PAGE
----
Necessity (...) Note that closing the books in GnuCash is unnecessary. You do not need to zero out your income and expense accounts at the end of each financial period. GnuCash’s built-in reports automatically handle concepts like retained earnings between two different financial periods.

In fact, closing the books reduces the usefulness of the standard reports (...)


Towards your question #1 The basics of double-entry accounting run off of the equation that (Assets) - (Liabilities) = (Owner's Equity).

In terms of double entry bookkeeping, you always need 1 "event"'s set of transactions to balance the left (A - L) and right (OE) sides of the equation. Here are some examples to show what I mean:

Ex 1: Company starts with $100 in cash from last period. This would show up on the balance sheets as A: $100 Cash L: $0 = OE: $100.

Company buys $50 worth of ice cream. This would record as A: -$50 Cash --> A: +$50 Inventory

Company sells all the ice cream for $75. This would record as A: +$75 Cash --> A: -$50 Inventory --> OE: $25 (Profit).

If this was the only activity for the period, then at the end of the... month? The accounts would show:


  • Cash
  1. Starting: $100

  2. -$50 Inventory Purchased

  3. +$75 Revenue on Sales Cash

  4. Ending: $125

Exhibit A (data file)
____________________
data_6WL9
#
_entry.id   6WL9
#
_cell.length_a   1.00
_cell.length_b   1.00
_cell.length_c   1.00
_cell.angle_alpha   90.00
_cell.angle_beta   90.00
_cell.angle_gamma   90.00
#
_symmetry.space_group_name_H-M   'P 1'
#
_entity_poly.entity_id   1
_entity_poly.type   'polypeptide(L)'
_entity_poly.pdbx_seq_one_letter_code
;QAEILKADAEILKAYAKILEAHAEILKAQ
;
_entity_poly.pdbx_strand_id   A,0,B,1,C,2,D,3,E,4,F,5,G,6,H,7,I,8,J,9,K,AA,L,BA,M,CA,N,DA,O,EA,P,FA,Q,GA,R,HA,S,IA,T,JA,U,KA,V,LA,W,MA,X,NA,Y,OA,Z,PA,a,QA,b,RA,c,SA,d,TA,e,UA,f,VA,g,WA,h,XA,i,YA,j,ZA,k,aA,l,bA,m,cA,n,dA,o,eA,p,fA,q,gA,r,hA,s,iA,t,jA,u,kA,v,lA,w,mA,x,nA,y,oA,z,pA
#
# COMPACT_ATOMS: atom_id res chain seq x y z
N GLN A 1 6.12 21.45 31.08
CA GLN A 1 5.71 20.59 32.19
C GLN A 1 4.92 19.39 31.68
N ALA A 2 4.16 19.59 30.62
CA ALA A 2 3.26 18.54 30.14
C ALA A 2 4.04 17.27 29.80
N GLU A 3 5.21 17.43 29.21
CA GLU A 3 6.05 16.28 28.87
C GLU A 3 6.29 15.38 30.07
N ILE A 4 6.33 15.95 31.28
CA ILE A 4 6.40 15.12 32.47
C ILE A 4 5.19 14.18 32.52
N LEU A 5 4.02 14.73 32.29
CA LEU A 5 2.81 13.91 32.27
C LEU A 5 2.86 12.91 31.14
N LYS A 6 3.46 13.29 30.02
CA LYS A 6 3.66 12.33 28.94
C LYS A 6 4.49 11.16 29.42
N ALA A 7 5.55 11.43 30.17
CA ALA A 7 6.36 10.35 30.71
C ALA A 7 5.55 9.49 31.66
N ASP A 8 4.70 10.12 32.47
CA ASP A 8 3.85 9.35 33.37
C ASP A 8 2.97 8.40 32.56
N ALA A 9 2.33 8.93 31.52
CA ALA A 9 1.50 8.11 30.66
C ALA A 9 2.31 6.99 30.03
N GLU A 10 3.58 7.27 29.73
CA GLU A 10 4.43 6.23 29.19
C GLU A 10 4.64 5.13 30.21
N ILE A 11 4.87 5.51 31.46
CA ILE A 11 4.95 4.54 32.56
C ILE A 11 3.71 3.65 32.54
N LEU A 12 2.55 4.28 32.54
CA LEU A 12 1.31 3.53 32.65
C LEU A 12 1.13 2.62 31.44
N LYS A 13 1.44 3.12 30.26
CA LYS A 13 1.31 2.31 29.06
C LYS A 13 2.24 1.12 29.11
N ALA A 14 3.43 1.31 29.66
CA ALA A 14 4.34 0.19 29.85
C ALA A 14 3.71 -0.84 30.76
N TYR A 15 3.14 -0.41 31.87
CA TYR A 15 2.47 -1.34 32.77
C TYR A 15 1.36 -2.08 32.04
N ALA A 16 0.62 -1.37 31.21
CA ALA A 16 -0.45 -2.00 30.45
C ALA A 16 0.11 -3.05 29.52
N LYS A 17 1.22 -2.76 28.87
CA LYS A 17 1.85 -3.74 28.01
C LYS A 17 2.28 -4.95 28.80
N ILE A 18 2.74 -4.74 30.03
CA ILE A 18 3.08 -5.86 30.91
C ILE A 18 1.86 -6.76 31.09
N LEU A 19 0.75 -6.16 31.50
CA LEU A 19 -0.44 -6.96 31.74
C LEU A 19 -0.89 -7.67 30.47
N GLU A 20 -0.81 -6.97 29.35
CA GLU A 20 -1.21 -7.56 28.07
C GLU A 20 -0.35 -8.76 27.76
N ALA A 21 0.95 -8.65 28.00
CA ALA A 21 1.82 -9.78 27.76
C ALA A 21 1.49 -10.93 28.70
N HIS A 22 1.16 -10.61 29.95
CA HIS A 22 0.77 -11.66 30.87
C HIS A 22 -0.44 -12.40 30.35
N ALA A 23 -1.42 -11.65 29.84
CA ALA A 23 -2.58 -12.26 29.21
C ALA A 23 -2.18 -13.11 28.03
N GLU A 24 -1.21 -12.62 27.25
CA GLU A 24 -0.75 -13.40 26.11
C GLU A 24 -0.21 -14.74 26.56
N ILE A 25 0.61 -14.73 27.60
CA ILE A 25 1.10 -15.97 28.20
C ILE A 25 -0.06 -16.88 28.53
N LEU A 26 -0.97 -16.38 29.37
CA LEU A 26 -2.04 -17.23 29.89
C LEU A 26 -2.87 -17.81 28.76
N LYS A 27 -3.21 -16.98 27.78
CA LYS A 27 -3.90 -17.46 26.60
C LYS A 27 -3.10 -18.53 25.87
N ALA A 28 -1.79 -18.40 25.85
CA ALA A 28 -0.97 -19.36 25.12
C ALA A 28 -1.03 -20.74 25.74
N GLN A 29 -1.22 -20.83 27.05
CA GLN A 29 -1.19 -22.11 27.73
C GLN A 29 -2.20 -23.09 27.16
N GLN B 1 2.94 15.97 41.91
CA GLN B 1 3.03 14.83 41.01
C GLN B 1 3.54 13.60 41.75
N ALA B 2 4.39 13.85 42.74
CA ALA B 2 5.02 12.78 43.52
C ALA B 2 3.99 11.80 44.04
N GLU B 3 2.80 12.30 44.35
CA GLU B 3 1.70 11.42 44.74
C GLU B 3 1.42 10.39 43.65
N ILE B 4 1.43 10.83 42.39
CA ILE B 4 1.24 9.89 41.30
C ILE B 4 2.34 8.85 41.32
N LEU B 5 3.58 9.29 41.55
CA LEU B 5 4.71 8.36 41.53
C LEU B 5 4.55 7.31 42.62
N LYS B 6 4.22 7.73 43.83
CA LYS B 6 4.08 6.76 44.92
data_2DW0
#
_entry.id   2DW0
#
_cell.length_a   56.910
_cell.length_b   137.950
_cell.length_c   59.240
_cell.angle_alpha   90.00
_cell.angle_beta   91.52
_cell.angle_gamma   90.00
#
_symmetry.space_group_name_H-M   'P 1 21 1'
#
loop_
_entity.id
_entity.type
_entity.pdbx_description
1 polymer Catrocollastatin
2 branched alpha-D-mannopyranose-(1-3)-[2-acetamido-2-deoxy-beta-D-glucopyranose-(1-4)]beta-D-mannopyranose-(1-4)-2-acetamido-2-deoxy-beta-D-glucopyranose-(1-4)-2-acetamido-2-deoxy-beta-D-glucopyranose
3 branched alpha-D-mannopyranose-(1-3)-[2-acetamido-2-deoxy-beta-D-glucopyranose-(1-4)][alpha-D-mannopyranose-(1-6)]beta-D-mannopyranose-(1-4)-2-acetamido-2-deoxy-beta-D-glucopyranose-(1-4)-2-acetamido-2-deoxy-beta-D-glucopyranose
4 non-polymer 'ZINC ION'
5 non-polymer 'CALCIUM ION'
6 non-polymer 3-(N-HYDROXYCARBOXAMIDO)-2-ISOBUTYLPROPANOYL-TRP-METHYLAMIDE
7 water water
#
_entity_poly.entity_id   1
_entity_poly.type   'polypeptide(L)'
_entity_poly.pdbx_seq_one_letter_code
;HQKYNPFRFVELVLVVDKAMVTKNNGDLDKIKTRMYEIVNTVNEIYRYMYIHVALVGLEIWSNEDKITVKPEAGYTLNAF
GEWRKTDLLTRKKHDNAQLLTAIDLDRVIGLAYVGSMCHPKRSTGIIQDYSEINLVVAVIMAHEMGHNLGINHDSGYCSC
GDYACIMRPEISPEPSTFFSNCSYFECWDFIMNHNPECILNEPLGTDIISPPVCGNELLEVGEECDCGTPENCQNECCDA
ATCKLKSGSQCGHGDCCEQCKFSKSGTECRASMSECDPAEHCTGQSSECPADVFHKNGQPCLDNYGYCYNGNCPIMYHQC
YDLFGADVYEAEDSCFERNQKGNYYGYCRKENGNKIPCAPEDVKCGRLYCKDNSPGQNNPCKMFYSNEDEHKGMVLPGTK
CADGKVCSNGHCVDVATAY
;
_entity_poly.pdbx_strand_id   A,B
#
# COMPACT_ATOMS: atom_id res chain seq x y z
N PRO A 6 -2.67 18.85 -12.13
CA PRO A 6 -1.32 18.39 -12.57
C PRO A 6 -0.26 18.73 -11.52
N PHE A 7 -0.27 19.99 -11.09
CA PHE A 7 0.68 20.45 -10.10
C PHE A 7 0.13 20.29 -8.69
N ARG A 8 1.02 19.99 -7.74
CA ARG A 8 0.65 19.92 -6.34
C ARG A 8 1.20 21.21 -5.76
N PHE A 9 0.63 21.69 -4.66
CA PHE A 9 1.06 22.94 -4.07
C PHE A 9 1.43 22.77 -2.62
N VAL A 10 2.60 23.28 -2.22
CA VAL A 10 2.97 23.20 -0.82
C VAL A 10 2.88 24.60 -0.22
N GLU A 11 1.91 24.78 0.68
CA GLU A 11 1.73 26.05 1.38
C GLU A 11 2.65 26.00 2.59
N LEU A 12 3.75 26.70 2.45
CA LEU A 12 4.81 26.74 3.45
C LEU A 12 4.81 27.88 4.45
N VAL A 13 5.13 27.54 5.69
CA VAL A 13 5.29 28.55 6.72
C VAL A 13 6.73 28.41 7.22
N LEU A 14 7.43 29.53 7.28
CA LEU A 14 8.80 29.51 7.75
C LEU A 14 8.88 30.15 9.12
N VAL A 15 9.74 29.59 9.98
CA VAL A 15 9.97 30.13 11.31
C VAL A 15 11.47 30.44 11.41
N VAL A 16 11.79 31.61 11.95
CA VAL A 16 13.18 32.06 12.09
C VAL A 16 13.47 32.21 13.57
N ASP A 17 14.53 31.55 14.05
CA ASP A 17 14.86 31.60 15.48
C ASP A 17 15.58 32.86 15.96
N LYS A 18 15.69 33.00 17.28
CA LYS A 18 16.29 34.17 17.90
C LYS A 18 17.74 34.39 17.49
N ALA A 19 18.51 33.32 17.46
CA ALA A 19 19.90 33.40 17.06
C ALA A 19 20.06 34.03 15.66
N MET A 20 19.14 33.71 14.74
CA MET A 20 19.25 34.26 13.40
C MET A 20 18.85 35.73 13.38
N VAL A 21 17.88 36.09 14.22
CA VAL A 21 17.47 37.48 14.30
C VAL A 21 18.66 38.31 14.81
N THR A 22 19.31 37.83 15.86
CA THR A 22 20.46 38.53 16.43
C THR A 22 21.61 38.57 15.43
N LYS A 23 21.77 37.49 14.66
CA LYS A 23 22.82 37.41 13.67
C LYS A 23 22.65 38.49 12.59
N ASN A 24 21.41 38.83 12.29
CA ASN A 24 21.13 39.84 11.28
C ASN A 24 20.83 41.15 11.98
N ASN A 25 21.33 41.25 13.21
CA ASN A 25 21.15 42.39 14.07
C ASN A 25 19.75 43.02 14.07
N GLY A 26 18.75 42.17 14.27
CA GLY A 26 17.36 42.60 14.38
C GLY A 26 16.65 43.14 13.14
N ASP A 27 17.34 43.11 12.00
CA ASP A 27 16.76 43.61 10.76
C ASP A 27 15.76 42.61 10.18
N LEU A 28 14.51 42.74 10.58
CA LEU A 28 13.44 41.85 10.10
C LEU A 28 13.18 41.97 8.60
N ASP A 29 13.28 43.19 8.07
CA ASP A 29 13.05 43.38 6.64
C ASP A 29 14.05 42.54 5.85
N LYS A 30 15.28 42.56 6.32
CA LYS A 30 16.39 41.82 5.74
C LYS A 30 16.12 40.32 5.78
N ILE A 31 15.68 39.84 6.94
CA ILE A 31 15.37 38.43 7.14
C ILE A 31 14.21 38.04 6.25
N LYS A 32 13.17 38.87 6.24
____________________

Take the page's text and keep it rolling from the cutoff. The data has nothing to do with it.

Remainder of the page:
• Inventory:
  1. Starting: $0 (Assuming we had none to start)

  2. +$50 Inventory Purchased

  3. -$50 Inventory Sold

  4. $0 Ending Inventory

Liabilities: nothing


Owner's Equity:

  1. Starting $100

  2. +$25 Profit on Sales

  3. Ending: $125

Hopefully this helps you to see how you're really recording each event in two (or more) places, hence the 'double entry' aspect of the name.

Ex 2: This gets at your specific question, which is something like 'How do I record a revenue transaction that doesn't really have any associated inventory or costs?'

Remember that your "A - L == OE" equation has to balance, so you either need to simultaneously (a) increase and decrease Assets... like buying ice cream/inventory, (b) increase Assets and increase Liabilities, (usually by 'buying' inventory and setting up a short-term liability) or (c) increase Assets and increase Owner's Equity.

Based on what you've got in your example, I would expect the lottery winnings/inheritance stuff to show up under "Assets" in some kind of setup like "Assets... Cash: +$250,000 Lottery Winnings" --> "Owner's Equity... +$250,000". If you wanted it to be in an account "savings" after that, I would personally record that as "Assets... Cash: -$250,000 Transfer to Savings" --> "Assets... Savings: +$250,000".

Hopefully that shows you exactly how revenue... or income passes through from accounts under "Assets" into overall "Equity".

Now, on your second question: no, you've totally screwed it up. But at the same time, it seems like this is an attempt at tracking your personal net worth in accounting software, so technically there's no "right" or "wrong" way. I'm not personally familiar with GnuCash, so I can't give you a walk-through on that... maybe someone else can.